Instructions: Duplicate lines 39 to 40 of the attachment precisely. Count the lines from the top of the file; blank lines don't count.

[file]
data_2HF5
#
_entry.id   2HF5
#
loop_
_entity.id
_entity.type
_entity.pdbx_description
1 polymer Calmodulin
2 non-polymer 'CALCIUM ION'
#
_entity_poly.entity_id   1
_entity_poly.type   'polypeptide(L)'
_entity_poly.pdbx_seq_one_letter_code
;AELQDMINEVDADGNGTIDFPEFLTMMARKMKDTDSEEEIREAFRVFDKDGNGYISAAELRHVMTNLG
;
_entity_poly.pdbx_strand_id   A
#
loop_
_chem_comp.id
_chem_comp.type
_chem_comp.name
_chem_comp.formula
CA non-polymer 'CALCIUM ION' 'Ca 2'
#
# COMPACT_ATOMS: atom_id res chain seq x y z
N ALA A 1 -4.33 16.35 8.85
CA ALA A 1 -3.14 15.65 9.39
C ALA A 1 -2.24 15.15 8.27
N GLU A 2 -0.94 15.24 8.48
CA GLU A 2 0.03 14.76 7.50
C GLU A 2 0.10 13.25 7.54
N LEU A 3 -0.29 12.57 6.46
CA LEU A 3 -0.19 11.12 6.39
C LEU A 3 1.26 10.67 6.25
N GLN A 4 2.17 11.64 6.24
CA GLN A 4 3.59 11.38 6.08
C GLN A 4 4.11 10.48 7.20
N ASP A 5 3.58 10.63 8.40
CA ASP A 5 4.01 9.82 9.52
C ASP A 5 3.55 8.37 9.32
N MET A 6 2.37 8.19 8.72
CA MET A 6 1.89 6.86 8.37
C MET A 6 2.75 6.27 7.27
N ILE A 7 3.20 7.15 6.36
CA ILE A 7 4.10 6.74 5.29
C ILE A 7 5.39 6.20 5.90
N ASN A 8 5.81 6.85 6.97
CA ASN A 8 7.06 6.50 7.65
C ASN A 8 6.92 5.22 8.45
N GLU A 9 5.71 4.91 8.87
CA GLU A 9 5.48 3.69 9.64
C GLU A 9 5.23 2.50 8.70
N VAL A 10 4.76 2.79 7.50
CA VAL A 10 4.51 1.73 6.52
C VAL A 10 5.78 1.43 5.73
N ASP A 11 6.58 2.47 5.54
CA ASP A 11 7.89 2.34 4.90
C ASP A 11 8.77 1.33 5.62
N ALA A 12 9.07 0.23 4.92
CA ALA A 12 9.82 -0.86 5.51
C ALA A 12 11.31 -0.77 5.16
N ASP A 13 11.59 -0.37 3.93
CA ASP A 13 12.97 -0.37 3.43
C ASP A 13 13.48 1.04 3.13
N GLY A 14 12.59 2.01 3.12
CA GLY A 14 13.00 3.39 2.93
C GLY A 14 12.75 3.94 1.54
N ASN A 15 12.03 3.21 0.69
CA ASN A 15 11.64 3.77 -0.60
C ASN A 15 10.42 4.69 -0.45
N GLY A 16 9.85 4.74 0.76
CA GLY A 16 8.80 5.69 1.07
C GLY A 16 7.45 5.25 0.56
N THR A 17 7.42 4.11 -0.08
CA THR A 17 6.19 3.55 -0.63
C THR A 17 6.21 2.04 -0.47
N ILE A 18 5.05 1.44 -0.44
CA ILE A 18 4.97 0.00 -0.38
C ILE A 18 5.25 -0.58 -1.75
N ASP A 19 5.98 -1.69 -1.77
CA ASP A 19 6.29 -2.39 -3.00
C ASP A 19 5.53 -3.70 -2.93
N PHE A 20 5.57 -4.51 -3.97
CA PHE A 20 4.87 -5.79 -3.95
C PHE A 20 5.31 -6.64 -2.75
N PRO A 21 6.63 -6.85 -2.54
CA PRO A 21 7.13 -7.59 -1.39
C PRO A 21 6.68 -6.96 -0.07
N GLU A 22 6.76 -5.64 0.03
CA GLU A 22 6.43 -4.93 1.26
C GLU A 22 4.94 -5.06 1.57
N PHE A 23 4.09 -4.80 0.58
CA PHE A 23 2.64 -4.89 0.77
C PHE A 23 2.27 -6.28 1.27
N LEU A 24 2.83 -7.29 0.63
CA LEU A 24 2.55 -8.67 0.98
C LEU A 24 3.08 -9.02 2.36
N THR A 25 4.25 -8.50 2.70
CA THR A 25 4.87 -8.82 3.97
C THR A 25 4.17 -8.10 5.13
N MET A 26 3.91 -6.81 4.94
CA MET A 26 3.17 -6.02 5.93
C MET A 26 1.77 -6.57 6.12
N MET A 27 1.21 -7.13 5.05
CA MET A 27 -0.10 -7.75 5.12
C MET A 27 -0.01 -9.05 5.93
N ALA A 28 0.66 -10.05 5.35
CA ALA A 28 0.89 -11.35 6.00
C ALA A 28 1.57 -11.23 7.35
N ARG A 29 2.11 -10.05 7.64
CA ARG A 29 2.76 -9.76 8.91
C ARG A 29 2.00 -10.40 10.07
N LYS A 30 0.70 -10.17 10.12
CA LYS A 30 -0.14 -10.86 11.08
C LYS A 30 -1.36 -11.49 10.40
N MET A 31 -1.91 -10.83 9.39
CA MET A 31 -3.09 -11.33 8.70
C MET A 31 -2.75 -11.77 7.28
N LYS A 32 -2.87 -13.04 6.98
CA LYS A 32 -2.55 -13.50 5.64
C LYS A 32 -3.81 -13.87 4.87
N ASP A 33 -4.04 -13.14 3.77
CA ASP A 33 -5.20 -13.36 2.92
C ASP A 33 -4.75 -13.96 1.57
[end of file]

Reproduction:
N ASP A 5 3.58 10.63 8.40
CA ASP A 5 4.01 9.82 9.52